Our Woodlands. Our Future.

The Woodlands Township Elections November 2022

Economic Outlook Conference Puts The Woodlands and the World in Perspective

by The Woodlands In Focus

Business leaders recently gathered for the annual Woodlands Economic Outlook Conference, where experts and elected officials offered up analysis of the financial situation in Montgomery County, the rest of Texas, and around the world. Hundreds who attended the event presented by The Woodlands Area Chamber of Commerce listened to an impressive lineup off speakers including Goldman Sachs Executive Heidi Cruz, State Senator Brandon Creighton, CEO of The Woodlands Area Economic Development Partnership Gil Staley, Township Board Chairman Gordy Bunch, US Rep. Kevin Brady, and Texas Comptroller Glenn Hegar.

Township Board Chairman Bunch spoke about his vision for the community, saying “I want our township to be an example for all the cities in Texas, our country, and the world as well.” The success of The Woodlands is easily summed up but not so easily done, Bunch said. It’s all about “the quality of life, our first-class amenities, our low tax rates, a vibrant local economy and what I call intentional investment," he said.

That “intentional investment” includes expansion of the Cynthia Woods Mitchell Pavilion – making it the number two venue of its kind on Earth – as well as the expansion of The Woodlands Mall, the largest generator of sales taxes in the township. Bunch also pointed out that when residents were asked what words accurately describe The Woodlands, the number one response was "beautiful."

The Township Board uses a pay-as-you-go approach, Bunch said, arguing it was better to avoid the kind of debt that other government entities often embrace. “More impressive, I think, is the reduction of our debt in such a short period," Bunch said. The Woodlands has reduced total debt 31 percent over the last 5 years while the residents enjoy low tax rates, he said.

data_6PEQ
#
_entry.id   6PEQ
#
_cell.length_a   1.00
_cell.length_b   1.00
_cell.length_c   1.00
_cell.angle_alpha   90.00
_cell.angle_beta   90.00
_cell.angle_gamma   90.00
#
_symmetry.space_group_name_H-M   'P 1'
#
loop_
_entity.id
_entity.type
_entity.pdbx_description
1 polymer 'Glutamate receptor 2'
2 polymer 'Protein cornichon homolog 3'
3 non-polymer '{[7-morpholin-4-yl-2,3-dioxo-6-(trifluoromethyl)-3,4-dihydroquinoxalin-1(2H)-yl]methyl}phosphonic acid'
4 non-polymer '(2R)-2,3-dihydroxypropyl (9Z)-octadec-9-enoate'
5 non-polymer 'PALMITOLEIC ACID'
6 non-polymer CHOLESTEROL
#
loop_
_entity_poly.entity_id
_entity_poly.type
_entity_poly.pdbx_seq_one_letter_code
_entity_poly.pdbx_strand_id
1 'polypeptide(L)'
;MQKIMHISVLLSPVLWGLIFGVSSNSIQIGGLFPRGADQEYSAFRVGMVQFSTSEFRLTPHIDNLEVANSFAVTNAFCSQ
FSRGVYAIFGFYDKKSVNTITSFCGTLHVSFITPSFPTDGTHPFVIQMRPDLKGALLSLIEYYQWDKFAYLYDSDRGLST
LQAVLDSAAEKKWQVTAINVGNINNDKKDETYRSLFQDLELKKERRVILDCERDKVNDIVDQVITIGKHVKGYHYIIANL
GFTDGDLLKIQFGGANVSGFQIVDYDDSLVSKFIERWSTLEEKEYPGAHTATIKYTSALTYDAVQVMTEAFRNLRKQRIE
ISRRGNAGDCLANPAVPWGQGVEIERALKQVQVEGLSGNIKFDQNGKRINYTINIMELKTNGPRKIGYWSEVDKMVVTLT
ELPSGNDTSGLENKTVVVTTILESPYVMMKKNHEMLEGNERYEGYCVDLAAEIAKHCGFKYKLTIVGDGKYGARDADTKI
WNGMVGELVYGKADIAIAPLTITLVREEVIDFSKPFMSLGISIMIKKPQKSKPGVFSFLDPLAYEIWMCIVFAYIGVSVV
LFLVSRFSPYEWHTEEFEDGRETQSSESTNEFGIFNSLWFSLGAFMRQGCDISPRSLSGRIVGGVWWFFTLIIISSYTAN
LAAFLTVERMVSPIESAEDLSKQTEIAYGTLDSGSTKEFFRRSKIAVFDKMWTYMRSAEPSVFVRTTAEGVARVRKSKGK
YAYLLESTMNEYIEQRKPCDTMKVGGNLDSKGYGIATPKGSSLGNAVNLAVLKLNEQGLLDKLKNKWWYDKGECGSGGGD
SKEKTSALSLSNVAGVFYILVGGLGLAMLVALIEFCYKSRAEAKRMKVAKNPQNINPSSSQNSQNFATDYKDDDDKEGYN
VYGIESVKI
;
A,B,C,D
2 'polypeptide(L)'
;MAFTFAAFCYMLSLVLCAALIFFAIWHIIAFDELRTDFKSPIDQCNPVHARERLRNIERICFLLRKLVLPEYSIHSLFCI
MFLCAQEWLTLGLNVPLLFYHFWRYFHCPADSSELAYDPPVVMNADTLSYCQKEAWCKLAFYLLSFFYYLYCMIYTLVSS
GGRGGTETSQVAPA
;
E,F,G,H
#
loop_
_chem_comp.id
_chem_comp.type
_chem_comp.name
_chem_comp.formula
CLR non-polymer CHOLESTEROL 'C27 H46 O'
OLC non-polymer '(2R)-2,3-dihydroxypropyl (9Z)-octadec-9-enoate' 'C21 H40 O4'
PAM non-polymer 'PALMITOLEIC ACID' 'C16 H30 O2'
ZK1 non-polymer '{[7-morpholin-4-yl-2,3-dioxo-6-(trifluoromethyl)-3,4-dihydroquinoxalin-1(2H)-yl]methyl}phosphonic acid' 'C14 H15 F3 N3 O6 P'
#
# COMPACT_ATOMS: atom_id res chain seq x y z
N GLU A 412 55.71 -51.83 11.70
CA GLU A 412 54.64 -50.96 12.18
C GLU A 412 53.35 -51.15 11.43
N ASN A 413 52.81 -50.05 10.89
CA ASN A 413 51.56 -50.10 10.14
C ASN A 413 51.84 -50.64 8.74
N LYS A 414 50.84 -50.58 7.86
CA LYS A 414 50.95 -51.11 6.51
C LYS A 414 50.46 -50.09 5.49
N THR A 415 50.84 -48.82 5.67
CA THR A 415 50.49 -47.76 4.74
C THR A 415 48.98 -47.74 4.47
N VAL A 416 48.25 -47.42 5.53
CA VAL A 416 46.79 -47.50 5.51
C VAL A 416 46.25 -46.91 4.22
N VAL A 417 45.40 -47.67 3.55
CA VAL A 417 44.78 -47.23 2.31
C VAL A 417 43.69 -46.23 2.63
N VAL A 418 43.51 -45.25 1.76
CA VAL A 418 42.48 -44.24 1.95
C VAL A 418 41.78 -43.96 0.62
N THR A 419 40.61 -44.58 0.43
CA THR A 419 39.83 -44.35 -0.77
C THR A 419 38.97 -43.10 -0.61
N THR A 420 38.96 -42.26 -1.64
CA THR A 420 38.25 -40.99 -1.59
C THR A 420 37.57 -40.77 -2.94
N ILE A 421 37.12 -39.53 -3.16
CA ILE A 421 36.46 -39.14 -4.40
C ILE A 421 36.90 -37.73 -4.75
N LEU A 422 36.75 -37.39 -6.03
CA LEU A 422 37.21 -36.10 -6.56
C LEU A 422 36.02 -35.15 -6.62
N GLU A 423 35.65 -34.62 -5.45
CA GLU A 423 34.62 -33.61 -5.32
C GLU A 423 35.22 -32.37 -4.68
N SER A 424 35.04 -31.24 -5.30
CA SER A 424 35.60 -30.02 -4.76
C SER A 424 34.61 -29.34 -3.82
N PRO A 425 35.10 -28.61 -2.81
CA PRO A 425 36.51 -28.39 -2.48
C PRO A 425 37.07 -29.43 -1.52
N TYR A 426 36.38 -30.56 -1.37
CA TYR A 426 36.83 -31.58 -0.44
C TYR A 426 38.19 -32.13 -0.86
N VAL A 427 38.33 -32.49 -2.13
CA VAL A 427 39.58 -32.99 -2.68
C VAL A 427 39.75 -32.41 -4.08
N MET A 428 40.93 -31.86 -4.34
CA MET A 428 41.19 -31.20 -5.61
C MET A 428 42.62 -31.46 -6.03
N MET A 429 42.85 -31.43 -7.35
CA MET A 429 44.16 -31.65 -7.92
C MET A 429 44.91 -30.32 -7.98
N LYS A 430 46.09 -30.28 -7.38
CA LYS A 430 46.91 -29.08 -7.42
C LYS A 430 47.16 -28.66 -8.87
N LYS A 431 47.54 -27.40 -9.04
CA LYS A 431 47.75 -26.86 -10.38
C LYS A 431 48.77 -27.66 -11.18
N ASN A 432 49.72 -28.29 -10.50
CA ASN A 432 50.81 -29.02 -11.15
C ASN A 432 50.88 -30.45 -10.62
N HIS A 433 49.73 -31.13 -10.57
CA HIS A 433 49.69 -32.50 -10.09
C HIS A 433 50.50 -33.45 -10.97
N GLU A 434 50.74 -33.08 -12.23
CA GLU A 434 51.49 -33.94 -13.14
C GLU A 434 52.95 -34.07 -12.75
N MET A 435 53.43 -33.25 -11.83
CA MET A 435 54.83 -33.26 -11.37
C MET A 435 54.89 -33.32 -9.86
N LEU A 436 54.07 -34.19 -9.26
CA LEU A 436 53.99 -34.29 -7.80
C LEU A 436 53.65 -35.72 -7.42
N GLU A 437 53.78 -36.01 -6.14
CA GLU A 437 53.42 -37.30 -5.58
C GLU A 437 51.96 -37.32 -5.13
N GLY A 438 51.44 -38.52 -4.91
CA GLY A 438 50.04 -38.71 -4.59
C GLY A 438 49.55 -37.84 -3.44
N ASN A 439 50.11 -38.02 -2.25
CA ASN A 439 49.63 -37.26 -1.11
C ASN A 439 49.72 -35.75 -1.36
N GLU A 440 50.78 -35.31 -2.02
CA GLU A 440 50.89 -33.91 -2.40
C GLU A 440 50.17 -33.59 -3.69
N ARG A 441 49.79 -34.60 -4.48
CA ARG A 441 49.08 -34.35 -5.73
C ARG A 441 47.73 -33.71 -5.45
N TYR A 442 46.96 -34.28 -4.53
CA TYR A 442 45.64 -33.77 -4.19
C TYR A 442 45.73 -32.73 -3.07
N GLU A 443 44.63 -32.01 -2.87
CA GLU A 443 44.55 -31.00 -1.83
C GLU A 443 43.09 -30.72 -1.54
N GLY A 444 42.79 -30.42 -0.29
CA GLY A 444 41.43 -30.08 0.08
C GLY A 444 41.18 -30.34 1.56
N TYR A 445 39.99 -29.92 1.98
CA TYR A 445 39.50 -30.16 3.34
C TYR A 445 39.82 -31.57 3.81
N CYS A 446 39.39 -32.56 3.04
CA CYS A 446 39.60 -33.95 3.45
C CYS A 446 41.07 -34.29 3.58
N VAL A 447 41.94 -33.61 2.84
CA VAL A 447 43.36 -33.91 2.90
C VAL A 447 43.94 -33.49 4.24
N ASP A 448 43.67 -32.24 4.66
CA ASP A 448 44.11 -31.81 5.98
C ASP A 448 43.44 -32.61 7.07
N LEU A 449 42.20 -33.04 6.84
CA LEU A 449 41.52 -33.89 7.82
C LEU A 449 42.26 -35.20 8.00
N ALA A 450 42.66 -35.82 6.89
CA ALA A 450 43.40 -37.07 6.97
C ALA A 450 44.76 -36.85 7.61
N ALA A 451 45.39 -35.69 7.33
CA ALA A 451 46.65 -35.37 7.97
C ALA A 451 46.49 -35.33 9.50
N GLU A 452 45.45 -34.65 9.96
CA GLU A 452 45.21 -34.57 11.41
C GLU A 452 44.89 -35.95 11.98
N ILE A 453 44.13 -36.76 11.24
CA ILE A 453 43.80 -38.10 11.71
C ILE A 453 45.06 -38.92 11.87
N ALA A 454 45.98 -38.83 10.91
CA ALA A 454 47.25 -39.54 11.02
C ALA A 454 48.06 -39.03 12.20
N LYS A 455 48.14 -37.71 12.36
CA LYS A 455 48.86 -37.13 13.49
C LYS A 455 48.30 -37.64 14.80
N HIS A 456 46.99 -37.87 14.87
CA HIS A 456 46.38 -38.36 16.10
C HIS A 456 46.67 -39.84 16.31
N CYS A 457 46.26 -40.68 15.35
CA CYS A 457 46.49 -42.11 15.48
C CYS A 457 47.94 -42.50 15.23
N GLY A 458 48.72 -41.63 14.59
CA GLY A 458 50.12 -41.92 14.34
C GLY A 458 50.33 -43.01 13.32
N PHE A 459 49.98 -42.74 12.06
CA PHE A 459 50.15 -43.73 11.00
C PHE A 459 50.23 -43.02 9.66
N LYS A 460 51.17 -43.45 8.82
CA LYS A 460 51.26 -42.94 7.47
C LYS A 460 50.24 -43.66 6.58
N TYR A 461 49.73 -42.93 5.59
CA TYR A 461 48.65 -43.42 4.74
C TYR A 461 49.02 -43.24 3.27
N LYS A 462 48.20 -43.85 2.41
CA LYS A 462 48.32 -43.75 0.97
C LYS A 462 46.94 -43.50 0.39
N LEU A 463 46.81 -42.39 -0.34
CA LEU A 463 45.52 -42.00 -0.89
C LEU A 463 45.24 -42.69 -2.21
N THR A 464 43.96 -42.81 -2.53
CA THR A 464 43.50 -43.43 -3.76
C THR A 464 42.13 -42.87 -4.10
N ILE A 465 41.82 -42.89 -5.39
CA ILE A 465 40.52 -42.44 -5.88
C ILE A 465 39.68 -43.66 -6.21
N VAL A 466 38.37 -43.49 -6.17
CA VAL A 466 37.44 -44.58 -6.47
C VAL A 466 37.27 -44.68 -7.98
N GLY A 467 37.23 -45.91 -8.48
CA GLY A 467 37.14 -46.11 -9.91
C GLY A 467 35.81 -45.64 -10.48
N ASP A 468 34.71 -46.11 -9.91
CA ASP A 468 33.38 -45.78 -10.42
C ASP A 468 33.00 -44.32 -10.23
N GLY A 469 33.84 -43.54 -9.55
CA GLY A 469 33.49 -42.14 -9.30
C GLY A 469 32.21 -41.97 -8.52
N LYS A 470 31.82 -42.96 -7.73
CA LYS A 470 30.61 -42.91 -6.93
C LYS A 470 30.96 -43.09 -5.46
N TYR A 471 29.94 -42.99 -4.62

“I can safely say that we are the best township in the state,” Bunch joked, since there isn’t another community in Texas organized as a township. “There is not a better one," he said, drawing laughter from the crowd.

Job growth in the area over the past year has been impressive, said Gil Staley, CEO of The Woodlands Area Economic Development Partnership. “Despite the oil slump, we added jobs here," he said. In 2016, roughly 70 companies created more than 33,000 jobs, a number that’s up more than 500 jobs in the previous year.

Staley had been anxious to see the jobs numbers, he said. Staley told the crowd that if he had been asked a few months ago for a prediction, he might have anticipated job losses instead of growth in the three biggest sectors for the area: Energy, health care, and professional services.

State Sen. Brandon Creighton, R-Conroe, and Comptroller Glenn Hegar spoke about the resiliency of the state’s economy even during some of the toughest economic times the nation has seen in recent memory. Sen. Creighton said leaders at the Capitol in Austin understand that it was very important to avoid a repeat of the 1980s, when there was an oil bust and Texas’ economy was inextricably linked to the health of the oil and gas industry.